<h2>11. "Atom Anthem"</h2><b>Lead Artist: </b>D. Prosper<br /><b>Featured Artists: </b>Jay Electronica<br /><b>Producer: </b>Rashad Smith<br /><b>Project: </b><em>#Atom 12.12.12</em><br /><b>Day The Track Dropped: </b>Dec. 12, 2012<br /><b>What Makes This Verse Dope: </b>For an ex-poet taking his first steps into the hip-hop game, D-Prosper absolutely wrecked this track, coming out of nowhere and bringing a spare Electronica verse with him. It's hard to hate on Elect's verse, really; it's not bad, and he brings some good one-twos, despite kicking off his verse by jacking Q-Tip's flow from the old-school Tribe days. It just all seems a little too out of his comfort zone, maybe a little too lackadaisical, to compare to his other verses. More than anything else, D-Prosper comes so close to eclipsing him, lyrically, on this track, that it's an awkwardly tough one to call.<br /><b>Best Lyric: </b>"A slave to nicotine, whiskey shots, anonymous / The rear view shows no one there reminding us / No Ramadan, Qur'an, Hanukkah, yarmulke / Could save me the way that the DJ did"<br /><br /><iframe width="670" height="380" src="//www.youtube.com/embed/dt9b7iYKRgY" frameborder="0" allowfullscreen></iframe>
  • rapsody_
    <h2>10. "Jedi Code"</h2><b>Lead Artist: </b>Rapsody<br /><b>Featured Artists: </b>Phonte, Jay Electronica<br /><b>Producer: </b>9th Wonder<br /><b>Project: </b><em>She Got Game</em><br /><b>Day The Track Dropped: </b>August 20, 2013<br /><b>What Makes This Verse Dope: </b>Disclaimer: from here on out we're only dealing with different levels of dopeness, because this top ten is chock full of must-listen tracks. Phonte crushes shit as usual, and Rap can stand with the best of 'em. The only thing going against Jay Elect was that this tape dropped a week after Kendrick put the world on blast with "Control," and nothing was the same. The Candy Man doesn't sleep—any shoutout to <em>Ghostbusters</em> is gonna get a special shoutout from us, as well—but after three years of avoiding it, he can't help but dip back into biting on old B.I.G. verse. Points come back for calling himself "Jay Electronicextravaganza" and for the image of baby Jesus crying tears into his popcorn. The track is so dope it can mask the fact that he sort of floated right through it. <br /><b>Best Lyric: </b>"It's a Roc Nation, Jay Electronicextravaganza / The fans need a oxygen mask for every stanza"<br /><br /><iframe width="670" height="380" src="//www.youtube.com/embed/YoGJq8DypWU" frameborder="0" allowfullscreen></iframe>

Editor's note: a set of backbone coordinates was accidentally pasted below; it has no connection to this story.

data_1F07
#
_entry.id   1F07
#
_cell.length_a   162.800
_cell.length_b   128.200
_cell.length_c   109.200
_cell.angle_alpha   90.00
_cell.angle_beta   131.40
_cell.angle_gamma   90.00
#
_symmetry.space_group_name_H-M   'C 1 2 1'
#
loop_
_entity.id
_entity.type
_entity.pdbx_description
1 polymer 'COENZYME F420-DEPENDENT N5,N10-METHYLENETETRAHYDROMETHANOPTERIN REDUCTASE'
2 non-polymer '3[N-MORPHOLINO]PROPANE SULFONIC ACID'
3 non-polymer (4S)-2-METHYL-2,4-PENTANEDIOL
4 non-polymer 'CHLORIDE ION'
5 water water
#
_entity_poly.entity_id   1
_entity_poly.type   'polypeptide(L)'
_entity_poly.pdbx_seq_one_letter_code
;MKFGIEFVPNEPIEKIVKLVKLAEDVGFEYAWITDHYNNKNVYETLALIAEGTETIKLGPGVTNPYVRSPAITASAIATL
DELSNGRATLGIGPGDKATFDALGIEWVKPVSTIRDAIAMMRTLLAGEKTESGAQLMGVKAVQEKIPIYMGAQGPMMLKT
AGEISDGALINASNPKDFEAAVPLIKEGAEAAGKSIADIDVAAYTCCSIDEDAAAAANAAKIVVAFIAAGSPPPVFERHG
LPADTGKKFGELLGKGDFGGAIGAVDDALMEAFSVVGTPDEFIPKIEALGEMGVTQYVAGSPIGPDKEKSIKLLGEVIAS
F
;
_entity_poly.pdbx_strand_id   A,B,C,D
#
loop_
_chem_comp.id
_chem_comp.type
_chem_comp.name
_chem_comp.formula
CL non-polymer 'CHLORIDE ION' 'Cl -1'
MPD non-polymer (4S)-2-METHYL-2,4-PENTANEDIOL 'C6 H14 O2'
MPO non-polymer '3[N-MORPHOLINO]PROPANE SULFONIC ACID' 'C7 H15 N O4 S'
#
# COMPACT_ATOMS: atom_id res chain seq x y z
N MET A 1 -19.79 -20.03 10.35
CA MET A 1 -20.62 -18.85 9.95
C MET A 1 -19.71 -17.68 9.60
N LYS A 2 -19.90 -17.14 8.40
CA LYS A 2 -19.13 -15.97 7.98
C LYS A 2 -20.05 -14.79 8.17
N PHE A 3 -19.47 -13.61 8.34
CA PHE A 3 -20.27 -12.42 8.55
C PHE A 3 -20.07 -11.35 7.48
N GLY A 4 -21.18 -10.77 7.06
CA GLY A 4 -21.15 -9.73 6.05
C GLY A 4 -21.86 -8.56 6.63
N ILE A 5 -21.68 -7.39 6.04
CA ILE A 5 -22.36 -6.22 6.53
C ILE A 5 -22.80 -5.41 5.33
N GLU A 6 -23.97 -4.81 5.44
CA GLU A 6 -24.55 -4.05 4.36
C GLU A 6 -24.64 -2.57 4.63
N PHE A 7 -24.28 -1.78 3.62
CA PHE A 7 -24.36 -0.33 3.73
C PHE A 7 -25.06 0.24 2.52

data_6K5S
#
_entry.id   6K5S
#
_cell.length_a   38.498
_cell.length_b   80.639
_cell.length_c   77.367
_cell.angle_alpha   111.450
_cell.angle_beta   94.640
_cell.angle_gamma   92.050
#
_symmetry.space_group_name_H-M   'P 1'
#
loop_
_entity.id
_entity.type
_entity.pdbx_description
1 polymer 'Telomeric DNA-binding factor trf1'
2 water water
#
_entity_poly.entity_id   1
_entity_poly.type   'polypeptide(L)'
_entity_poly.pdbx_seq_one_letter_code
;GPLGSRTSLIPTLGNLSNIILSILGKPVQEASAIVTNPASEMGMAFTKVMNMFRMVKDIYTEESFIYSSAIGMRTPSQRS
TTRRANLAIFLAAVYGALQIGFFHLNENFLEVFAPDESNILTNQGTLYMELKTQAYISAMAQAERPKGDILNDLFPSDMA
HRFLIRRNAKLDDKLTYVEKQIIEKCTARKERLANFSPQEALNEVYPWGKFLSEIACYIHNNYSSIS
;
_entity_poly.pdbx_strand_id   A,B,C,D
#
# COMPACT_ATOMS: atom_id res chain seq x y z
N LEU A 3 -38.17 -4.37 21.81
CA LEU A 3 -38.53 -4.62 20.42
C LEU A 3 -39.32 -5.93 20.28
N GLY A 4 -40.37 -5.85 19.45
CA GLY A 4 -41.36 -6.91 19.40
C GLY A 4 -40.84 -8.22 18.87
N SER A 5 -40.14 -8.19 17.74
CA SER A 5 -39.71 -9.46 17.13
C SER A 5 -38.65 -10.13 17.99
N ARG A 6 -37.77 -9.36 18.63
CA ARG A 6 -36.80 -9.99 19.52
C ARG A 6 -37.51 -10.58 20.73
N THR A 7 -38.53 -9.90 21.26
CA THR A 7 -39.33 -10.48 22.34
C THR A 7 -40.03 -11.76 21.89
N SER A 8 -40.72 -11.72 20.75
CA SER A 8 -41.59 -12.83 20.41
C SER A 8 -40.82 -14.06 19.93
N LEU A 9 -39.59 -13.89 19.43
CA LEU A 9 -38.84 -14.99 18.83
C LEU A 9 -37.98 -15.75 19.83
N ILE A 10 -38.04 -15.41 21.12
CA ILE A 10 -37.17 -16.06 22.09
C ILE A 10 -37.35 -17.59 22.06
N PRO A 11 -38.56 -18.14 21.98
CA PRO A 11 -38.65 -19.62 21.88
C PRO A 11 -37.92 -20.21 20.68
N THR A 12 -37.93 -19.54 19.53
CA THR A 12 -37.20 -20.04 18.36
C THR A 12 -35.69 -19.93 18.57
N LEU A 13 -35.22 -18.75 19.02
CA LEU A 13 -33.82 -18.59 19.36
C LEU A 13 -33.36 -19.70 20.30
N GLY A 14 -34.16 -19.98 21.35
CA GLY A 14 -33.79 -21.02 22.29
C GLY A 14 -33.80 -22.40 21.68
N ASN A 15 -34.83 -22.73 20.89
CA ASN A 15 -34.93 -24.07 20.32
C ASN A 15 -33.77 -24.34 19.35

• the-bullitts
    <h2>9. "Murder Death Kill"</h2><b>Lead Artist: </b>The Bullitts<br /><b>Featured Artists: </b>Jay Electronica<br /><b>Producer: </b>The Bullitts<br /><b>Project: </b><em>They Die By Dawn And Other Short Stories...</em><br /><b>Day The Track Dropped: </b>June 25, 2013<br /><b>What Makes This Verse Dope: </b>Jay Elect chooses to play the vocal foil on this cut, taking the listener on a tour of his Nawlins hometown in a grim reminder that it ain't all Bourbon Street and Mardi Gras. The imagery is brutal, the deeds described vague, but that's what makes it all the more effective. This is one of those verses where focusing on the emotion, rather than the facts at hand, makes the reality of the situation being described in the verse that much more vivid. When imagination is able to run wild—and when a rapper is able to paint the picture in just the right way—it can be more devastating than any graphic novel Ghostface has ever painted with his words. This one hits like a ton of bricks.<br /><b>Best Lyric: </b>"The pain was like a boomerang that karma always brung back / A woman scorned is a page torn, a bridge burned, et cetera / A picture's worth a thousand words so welcome to the cinema"<br /><br /><iframe width="670" height="380" src="//www.youtube.com/embed/zGbT4NvwTXs" frameborder="0" allowfullscreen></iframe>